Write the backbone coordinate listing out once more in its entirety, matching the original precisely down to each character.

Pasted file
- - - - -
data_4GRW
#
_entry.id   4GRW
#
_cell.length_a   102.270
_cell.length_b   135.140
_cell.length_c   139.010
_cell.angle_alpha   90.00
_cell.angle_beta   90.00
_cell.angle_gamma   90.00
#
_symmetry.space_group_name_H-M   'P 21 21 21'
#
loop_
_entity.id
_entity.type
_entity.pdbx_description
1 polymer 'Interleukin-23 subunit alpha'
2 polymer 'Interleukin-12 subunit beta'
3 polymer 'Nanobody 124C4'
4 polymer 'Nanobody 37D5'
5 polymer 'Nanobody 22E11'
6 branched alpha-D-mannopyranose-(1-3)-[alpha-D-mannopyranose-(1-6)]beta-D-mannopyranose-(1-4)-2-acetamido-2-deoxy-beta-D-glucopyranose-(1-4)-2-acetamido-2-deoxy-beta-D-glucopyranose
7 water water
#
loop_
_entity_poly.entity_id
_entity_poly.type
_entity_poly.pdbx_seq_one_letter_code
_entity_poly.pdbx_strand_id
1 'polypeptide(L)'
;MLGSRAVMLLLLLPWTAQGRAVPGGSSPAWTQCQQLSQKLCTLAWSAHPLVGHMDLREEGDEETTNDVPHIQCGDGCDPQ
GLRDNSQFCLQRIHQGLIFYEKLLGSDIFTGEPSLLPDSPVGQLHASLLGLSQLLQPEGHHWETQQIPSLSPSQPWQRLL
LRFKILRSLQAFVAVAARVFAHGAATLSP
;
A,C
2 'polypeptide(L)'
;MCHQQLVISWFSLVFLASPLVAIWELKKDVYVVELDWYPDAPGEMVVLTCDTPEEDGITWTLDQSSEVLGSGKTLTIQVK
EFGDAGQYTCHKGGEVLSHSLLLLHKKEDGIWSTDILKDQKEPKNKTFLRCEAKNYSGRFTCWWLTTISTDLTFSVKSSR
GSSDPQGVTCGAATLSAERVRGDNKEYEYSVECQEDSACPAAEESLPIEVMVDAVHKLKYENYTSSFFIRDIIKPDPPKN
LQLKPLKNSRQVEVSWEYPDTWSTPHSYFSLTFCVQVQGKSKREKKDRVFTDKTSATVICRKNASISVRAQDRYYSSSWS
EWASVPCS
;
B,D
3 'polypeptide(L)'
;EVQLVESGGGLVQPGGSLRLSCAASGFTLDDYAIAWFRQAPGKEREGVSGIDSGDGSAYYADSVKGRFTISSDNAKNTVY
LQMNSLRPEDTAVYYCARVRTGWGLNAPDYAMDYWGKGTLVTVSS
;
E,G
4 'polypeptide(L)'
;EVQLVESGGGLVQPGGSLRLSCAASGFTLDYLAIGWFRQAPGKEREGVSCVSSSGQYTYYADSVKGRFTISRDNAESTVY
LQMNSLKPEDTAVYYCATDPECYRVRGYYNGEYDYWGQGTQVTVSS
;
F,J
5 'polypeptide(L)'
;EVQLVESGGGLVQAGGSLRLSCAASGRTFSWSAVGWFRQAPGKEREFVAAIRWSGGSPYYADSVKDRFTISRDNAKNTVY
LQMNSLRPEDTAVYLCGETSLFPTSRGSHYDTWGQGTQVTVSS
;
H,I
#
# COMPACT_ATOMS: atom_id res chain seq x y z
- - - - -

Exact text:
data_4GRW
#
_entry.id   4GRW
#
_cell.length_a   102.270
_cell.length_b   135.140
_cell.length_c   139.010
_cell.angle_alpha   90.00
_cell.angle_beta   90.00
_cell.angle_gamma   90.00
#
_symmetry.space_group_name_H-M   'P 21 21 21'
#
loop_
_entity.id
_entity.type
_entity.pdbx_description
1 polymer 'Interleukin-23 subunit alpha'
2 polymer 'Interleukin-12 subunit beta'
3 polymer 'Nanobody 124C4'
4 polymer 'Nanobody 37D5'
5 polymer 'Nanobody 22E11'
6 branched alpha-D-mannopyranose-(1-3)-[alpha-D-mannopyranose-(1-6)]beta-D-mannopyranose-(1-4)-2-acetamido-2-deoxy-beta-D-glucopyranose-(1-4)-2-acetamido-2-deoxy-beta-D-glucopyranose
7 water water
#
loop_
_entity_poly.entity_id
_entity_poly.type
_entity_poly.pdbx_seq_one_letter_code
_entity_poly.pdbx_strand_id
1 'polypeptide(L)'
;MLGSRAVMLLLLLPWTAQGRAVPGGSSPAWTQCQQLSQKLCTLAWSAHPLVGHMDLREEGDEETTNDVPHIQCGDGCDPQ
GLRDNSQFCLQRIHQGLIFYEKLLGSDIFTGEPSLLPDSPVGQLHASLLGLSQLLQPEGHHWETQQIPSLSPSQPWQRLL
LRFKILRSLQAFVAVAARVFAHGAATLSP
;
A,C
2 'polypeptide(L)'
;MCHQQLVISWFSLVFLASPLVAIWELKKDVYVVELDWYPDAPGEMVVLTCDTPEEDGITWTLDQSSEVLGSGKTLTIQVK
EFGDAGQYTCHKGGEVLSHSLLLLHKKEDGIWSTDILKDQKEPKNKTFLRCEAKNYSGRFTCWWLTTISTDLTFSVKSSR
GSSDPQGVTCGAATLSAERVRGDNKEYEYSVECQEDSACPAAEESLPIEVMVDAVHKLKYENYTSSFFIRDIIKPDPPKN
LQLKPLKNSRQVEVSWEYPDTWSTPHSYFSLTFCVQVQGKSKREKKDRVFTDKTSATVICRKNASISVRAQDRYYSSSWS
EWASVPCS
;
B,D
3 'polypeptide(L)'
;EVQLVESGGGLVQPGGSLRLSCAASGFTLDDYAIAWFRQAPGKEREGVSGIDSGDGSAYYADSVKGRFTISSDNAKNTVY
LQMNSLRPEDTAVYYCARVRTGWGLNAPDYAMDYWGKGTLVTVSS
;
E,G
4 'polypeptide(L)'
;EVQLVESGGGLVQPGGSLRLSCAASGFTLDYLAIGWFRQAPGKEREGVSCVSSSGQYTYYADSVKGRFTISRDNAESTVY
LQMNSLKPEDTAVYYCATDPECYRVRGYYNGEYDYWGQGTQVTVSS
;
F,J
5 'polypeptide(L)'
;EVQLVESGGGLVQAGGSLRLSCAASGRTFSWSAVGWFRQAPGKEREFVAAIRWSGGSPYYADSVKDRFTISRDNAKNTVY
LQMNSLRPEDTAVYLCGETSLFPTSRGSHYDTWGQGTQVTVSS
;
H,I
#
# COMPACT_ATOMS: atom_id res chain seq x y z